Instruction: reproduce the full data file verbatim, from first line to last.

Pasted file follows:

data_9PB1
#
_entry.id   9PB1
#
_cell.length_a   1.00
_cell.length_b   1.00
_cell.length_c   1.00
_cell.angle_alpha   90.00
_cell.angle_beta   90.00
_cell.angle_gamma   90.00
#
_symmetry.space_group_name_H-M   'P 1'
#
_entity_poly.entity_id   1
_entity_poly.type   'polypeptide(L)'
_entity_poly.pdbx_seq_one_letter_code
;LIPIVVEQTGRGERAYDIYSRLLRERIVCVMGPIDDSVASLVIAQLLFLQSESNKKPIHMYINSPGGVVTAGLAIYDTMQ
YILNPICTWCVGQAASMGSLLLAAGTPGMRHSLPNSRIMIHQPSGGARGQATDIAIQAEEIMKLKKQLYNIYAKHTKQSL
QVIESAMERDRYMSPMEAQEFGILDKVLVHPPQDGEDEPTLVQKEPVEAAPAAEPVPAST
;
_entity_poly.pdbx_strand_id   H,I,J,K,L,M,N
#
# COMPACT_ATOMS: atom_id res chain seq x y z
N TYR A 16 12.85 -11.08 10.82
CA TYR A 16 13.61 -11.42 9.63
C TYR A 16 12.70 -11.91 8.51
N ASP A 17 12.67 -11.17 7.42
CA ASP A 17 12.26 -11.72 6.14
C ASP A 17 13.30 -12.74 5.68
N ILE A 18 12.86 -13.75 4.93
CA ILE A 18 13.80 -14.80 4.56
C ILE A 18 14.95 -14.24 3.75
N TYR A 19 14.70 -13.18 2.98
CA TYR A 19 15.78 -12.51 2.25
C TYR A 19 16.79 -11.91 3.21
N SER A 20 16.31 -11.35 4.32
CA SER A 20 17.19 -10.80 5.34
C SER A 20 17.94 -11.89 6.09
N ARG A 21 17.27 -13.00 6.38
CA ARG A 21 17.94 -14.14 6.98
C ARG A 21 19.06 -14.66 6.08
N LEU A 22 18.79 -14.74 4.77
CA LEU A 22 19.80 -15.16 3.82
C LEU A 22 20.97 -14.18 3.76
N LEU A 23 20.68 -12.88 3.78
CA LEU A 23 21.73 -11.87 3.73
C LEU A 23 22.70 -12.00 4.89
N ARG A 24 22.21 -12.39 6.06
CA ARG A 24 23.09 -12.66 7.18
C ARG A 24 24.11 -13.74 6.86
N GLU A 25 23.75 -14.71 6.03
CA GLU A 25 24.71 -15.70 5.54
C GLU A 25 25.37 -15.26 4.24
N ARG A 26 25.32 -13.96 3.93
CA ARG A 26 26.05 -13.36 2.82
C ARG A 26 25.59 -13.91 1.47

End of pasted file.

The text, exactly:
data_9PB1
#
_entry.id   9PB1
#
_cell.length_a   1.00
_cell.length_b   1.00
_cell.length_c   1.00
_cell.angle_alpha   90.00
_cell.angle_beta   90.00
_cell.angle_gamma   90.00
#
_symmetry.space_group_name_H-M   'P 1'
#
_entity_poly.entity_id   1
_entity_poly.type   'polypeptide(L)'
_entity_poly.pdbx_seq_one_letter_code
;LIPIVVEQTGRGERAYDIYSRLLRERIVCVMGPIDDSVASLVIAQLLFLQSESNKKPIHMYINSPGGVVTAGLAIYDTMQ
YILNPICTWCVGQAASMGSLLLAAGTPGMRHSLPNSRIMIHQPSGGARGQATDIAIQAEEIMKLKKQLYNIYAKHTKQSL
QVIESAMERDRYMSPMEAQEFGILDKVLVHPPQDGEDEPTLVQKEPVEAAPAAEPVPAST
;
_entity_poly.pdbx_strand_id   H,I,J,K,L,M,N
#
# COMPACT_ATOMS: atom_id res chain seq x y z
N TYR A 16 12.85 -11.08 10.82
CA TYR A 16 13.61 -11.42 9.63
C TYR A 16 12.70 -11.91 8.51
N ASP A 17 12.67 -11.17 7.42
CA ASP A 17 12.26 -11.72 6.14
C ASP A 17 13.30 -12.74 5.68
N ILE A 18 12.86 -13.75 4.93
CA ILE A 18 13.80 -14.80 4.56
C ILE A 18 14.95 -14.24 3.75
N TYR A 19 14.70 -13.18 2.98
CA TYR A 19 15.78 -12.51 2.25
C TYR A 19 16.79 -11.91 3.21
N SER A 20 16.31 -11.35 4.32
CA SER A 20 17.19 -10.80 5.34
C SER A 20 17.94 -11.89 6.09
N ARG A 21 17.27 -13.00 6.38
CA ARG A 21 17.94 -14.14 6.98
C ARG A 21 19.06 -14.66 6.08
N LEU A 22 18.79 -14.74 4.77
CA LEU A 22 19.80 -15.16 3.82
C LEU A 22 20.97 -14.18 3.76
N LEU A 23 20.68 -12.88 3.78
CA LEU A 23 21.73 -11.87 3.73
C LEU A 23 22.70 -12.00 4.89
N ARG A 24 22.21 -12.39 6.06
CA ARG A 24 23.09 -12.66 7.18
C ARG A 24 24.11 -13.74 6.86
N GLU A 25 23.75 -14.71 6.03
CA GLU A 25 24.71 -15.70 5.54
C GLU A 25 25.37 -15.26 4.24
N ARG A 26 25.32 -13.96 3.93
CA ARG A 26 26.05 -13.36 2.82
C ARG A 26 25.59 -13.91 1.47